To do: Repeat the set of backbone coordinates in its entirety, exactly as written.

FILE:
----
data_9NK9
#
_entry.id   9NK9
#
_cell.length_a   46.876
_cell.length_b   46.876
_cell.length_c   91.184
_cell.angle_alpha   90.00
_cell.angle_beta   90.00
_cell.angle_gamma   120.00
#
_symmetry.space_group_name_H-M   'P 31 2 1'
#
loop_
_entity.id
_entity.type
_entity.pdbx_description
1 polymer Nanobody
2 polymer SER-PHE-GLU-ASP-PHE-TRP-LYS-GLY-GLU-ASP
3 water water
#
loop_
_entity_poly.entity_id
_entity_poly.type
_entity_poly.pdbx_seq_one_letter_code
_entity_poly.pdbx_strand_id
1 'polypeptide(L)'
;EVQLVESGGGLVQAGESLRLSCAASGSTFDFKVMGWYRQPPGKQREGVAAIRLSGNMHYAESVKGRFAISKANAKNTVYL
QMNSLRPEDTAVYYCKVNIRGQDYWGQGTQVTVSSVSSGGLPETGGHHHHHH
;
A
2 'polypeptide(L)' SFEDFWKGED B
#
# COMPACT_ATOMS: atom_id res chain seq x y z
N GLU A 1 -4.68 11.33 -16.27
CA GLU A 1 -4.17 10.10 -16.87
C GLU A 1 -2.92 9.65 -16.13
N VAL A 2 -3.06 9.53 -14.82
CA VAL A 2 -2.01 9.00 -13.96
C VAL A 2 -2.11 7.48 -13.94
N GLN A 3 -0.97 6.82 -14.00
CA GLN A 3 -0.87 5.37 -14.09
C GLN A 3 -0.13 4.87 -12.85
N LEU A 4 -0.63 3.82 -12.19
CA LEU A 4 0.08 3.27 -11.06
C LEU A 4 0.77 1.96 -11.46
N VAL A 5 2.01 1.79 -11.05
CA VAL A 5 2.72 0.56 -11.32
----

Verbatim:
data_9NK9
#
_entry.id   9NK9
#
_cell.length_a   46.876
_cell.length_b   46.876
_cell.length_c   91.184
_cell.angle_alpha   90.00
_cell.angle_beta   90.00
_cell.angle_gamma   120.00
#
_symmetry.space_group_name_H-M   'P 31 2 1'
#
loop_
_entity.id
_entity.type
_entity.pdbx_description
1 polymer Nanobody
2 polymer SER-PHE-GLU-ASP-PHE-TRP-LYS-GLY-GLU-ASP
3 water water
#
loop_
_entity_poly.entity_id
_entity_poly.type
_entity_poly.pdbx_seq_one_letter_code
_entity_poly.pdbx_strand_id
1 'polypeptide(L)'
;EVQLVESGGGLVQAGESLRLSCAASGSTFDFKVMGWYRQPPGKQREGVAAIRLSGNMHYAESVKGRFAISKANAKNTVYL
QMNSLRPEDTAVYYCKVNIRGQDYWGQGTQVTVSSVSSGGLPETGGHHHHHH
;
A
2 'polypeptide(L)' SFEDFWKGED B
#
# COMPACT_ATOMS: atom_id res chain seq x y z
N GLU A 1 -4.68 11.33 -16.27
CA GLU A 1 -4.17 10.10 -16.87
C GLU A 1 -2.92 9.65 -16.13
N VAL A 2 -3.06 9.53 -14.82
CA VAL A 2 -2.01 9.00 -13.96
C VAL A 2 -2.11 7.48 -13.94
N GLN A 3 -0.97 6.82 -14.00
CA GLN A 3 -0.87 5.37 -14.09
C GLN A 3 -0.13 4.87 -12.85
N LEU A 4 -0.63 3.82 -12.19
CA LEU A 4 0.08 3.27 -11.06
C LEU A 4 0.77 1.96 -11.46
N VAL A 5 2.01 1.79 -11.05
CA VAL A 5 2.72 0.56 -11.32